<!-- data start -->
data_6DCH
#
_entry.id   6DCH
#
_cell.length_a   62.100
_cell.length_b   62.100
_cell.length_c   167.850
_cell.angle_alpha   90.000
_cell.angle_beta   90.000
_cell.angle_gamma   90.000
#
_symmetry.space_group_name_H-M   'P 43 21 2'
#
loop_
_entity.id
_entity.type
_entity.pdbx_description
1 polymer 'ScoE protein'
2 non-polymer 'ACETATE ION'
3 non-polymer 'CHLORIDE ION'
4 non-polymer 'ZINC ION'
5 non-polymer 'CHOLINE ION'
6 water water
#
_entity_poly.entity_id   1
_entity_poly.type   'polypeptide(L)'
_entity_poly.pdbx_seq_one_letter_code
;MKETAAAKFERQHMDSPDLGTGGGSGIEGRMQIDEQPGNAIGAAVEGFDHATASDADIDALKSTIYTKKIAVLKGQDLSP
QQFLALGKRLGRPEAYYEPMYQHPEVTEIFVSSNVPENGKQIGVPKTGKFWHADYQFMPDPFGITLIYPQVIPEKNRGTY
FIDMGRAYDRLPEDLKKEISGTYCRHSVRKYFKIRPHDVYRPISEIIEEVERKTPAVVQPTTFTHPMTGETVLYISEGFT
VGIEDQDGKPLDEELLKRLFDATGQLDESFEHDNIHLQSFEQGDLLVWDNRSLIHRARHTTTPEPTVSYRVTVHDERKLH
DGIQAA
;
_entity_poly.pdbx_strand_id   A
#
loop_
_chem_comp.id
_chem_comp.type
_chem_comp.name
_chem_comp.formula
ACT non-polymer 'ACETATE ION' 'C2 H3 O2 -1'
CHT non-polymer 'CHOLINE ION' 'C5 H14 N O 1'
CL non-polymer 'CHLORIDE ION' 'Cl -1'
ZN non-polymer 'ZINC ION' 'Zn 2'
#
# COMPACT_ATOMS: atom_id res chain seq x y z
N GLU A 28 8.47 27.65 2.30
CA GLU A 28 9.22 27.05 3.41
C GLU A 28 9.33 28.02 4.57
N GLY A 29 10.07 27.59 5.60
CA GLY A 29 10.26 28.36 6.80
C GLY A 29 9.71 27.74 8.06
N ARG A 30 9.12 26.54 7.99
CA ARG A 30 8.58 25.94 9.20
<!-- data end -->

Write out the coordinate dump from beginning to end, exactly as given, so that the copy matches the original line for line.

data_6DCH
#
_entry.id   6DCH
#
_cell.length_a   62.100
_cell.length_b   62.100
_cell.length_c   167.850
_cell.angle_alpha   90.000
_cell.angle_beta   90.000
_cell.angle_gamma   90.000
#
_symmetry.space_group_name_H-M   'P 43 21 2'
#
loop_
_entity.id
_entity.type
_entity.pdbx_description
1 polymer 'ScoE protein'
2 non-polymer 'ACETATE ION'
3 non-polymer 'CHLORIDE ION'
4 non-polymer 'ZINC ION'
5 non-polymer 'CHOLINE ION'
6 water water
#
_entity_poly.entity_id   1
_entity_poly.type   'polypeptide(L)'
_entity_poly.pdbx_seq_one_letter_code
;MKETAAAKFERQHMDSPDLGTGGGSGIEGRMQIDEQPGNAIGAAVEGFDHATASDADIDALKSTIYTKKIAVLKGQDLSP
QQFLALGKRLGRPEAYYEPMYQHPEVTEIFVSSNVPENGKQIGVPKTGKFWHADYQFMPDPFGITLIYPQVIPEKNRGTY
FIDMGRAYDRLPEDLKKEISGTYCRHSVRKYFKIRPHDVYRPISEIIEEVERKTPAVVQPTTFTHPMTGETVLYISEGFT
VGIEDQDGKPLDEELLKRLFDATGQLDESFEHDNIHLQSFEQGDLLVWDNRSLIHRARHTTTPEPTVSYRVTVHDERKLH
DGIQAA
;
_entity_poly.pdbx_strand_id   A
#
loop_
_chem_comp.id
_chem_comp.type
_chem_comp.name
_chem_comp.formula
ACT non-polymer 'ACETATE ION' 'C2 H3 O2 -1'
CHT non-polymer 'CHOLINE ION' 'C5 H14 N O 1'
CL non-polymer 'CHLORIDE ION' 'Cl -1'
ZN non-polymer 'ZINC ION' 'Zn 2'
#
# COMPACT_ATOMS: atom_id res chain seq x y z
N GLU A 28 8.47 27.65 2.30
CA GLU A 28 9.22 27.05 3.41
C GLU A 28 9.33 28.02 4.57
N GLY A 29 10.07 27.59 5.60
CA GLY A 29 10.26 28.36 6.80
C GLY A 29 9.71 27.74 8.06
N ARG A 30 9.12 26.54 7.99
CA ARG A 30 8.58 25.94 9.20